Keeping Kids in School
In his State of the Union address, President Obama urged legislation requiring all students to stay in school until they graduate or until they turn 18. A handful of states already have such laws, but for most states the age of compulsory attendance is 16.
In New York State, where I spent my administrative career, the law was modified a few years ago so that students could not simply quit school as a birthday present to themselves on the very day they turned 16. Instead, the new law required them to remain in school until the school year ended. Students I knew who officially dropped out at 16 had actually dropped out academically and emotionally years before that. It seemed unlikely that we would be able to cajole them or even force them to stay for even a day beyond 16, and frankly, we didn’t have the resources to drag them back to class if they refused. Many of them were so far behind in amassing credits for graduation that even two more years wouldn’t allow them to walk across the stage and receive a diploma.
Poor attendance was just a symptom of a dearth of compelling programs that made kids want to stay in school until they had acquired the academic and emotional skills to be out on their own. Our programs for at risk kids have been woefully inadequate; in 2009, six million young adults were neither enrolled in school nor had a high school diploma according to a report by Jobs for the Future, an organization that works to develop educational opportunities and job skills for young adults. Six million.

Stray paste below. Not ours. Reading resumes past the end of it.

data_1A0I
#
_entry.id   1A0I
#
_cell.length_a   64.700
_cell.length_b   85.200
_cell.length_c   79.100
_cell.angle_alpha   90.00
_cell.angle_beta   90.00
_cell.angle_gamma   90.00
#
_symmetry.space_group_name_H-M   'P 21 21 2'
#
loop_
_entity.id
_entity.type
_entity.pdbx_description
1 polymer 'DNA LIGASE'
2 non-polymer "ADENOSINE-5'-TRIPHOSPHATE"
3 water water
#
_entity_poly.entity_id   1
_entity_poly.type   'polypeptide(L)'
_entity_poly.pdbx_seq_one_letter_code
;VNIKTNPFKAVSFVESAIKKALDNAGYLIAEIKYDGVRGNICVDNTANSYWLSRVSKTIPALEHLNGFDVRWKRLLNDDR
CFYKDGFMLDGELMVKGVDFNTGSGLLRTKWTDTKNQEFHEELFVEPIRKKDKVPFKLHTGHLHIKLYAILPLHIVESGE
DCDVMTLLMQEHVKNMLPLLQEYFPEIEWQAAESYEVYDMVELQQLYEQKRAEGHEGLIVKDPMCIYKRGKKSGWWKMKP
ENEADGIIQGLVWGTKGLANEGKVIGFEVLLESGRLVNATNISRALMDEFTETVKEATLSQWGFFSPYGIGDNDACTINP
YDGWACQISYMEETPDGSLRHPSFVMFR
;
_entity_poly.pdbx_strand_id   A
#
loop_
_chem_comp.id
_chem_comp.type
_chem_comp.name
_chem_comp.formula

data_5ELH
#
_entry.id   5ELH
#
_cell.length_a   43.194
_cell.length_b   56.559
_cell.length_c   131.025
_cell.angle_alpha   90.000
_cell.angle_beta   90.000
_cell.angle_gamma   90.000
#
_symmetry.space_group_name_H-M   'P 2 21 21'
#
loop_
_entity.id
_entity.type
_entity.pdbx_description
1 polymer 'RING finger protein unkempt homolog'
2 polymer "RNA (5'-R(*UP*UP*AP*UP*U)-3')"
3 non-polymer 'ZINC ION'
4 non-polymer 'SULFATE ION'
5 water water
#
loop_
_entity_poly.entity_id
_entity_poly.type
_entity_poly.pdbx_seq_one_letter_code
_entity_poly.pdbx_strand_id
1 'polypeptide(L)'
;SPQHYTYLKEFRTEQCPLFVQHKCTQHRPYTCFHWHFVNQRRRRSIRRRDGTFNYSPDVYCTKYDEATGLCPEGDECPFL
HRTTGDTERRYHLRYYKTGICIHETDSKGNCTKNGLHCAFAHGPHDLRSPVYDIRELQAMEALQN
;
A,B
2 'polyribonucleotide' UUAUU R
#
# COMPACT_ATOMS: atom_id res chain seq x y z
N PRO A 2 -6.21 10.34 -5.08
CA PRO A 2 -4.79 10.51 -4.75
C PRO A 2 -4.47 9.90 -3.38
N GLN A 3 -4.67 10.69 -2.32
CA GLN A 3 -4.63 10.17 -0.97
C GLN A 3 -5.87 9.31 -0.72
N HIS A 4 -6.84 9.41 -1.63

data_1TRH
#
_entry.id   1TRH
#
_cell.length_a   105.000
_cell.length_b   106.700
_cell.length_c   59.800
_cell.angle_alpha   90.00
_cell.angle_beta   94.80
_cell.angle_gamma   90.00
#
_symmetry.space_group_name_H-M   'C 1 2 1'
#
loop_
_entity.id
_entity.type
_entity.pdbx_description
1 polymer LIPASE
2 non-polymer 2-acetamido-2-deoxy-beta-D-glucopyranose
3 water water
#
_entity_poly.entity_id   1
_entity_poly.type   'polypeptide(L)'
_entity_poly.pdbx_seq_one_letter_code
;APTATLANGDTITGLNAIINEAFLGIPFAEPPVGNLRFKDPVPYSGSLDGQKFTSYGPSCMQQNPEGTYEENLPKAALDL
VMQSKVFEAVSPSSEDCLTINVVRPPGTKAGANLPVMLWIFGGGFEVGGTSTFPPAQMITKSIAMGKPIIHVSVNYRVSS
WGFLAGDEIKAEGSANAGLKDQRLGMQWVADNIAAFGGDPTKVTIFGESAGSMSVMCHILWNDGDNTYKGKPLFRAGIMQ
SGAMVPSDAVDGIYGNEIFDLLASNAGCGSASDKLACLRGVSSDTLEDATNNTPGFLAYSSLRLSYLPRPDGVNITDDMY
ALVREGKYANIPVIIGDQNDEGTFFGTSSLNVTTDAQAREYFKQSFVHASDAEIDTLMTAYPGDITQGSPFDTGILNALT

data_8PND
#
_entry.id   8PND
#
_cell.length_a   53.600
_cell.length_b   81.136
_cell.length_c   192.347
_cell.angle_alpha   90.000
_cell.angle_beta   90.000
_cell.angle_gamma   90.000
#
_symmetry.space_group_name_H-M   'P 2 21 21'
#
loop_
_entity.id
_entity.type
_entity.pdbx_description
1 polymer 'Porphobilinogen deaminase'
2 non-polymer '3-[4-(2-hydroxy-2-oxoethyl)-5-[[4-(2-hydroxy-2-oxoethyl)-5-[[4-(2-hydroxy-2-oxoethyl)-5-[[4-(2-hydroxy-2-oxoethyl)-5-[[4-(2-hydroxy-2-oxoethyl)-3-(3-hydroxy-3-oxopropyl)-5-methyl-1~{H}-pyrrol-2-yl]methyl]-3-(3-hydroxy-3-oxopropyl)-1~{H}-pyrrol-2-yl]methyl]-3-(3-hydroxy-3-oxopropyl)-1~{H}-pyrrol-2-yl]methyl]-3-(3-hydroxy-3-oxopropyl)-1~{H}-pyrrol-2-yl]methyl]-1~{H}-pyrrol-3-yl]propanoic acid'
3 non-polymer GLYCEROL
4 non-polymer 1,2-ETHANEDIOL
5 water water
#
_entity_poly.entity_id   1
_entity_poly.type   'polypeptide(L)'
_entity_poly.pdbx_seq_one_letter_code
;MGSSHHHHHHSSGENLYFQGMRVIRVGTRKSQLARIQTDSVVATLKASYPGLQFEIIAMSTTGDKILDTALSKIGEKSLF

On the other end of the spectrum, a handful of states are encouraging students to graduate early by offering them scholarships to for college. The move is controversial and financially driven. State governments who base school aid on enrollment see the initiative as a way to save money; school districts see it as a loss of aid. Students who want to graduate early and get on with their lives are grateful for scholarships, but some worry that students may be academically ready but not mature enough to be successful on their own. Still others note that the initiative is an incentive for students on the high achievement end of the spectrum, but offers little to students ready to drop out as soon as they can do so legally.
What all of this tells us is that we need diverse programs for diverse student populations. We need more high schools partnering with their local community colleges so that students can begin the transition to post-secondary education seamlessly and sooner. We need technical centers that provide both training and academics so that all kids have choices. We need more work study programs so that kids can see practical applications for the skills they are learning in school and maybe earn some money at the same time.
The real tragedy about school reform is that the focus and the money have been spent on tests and evaluations of the current system. Imagine what we might have done if the focus had been on developing programs to meet kids’ needs.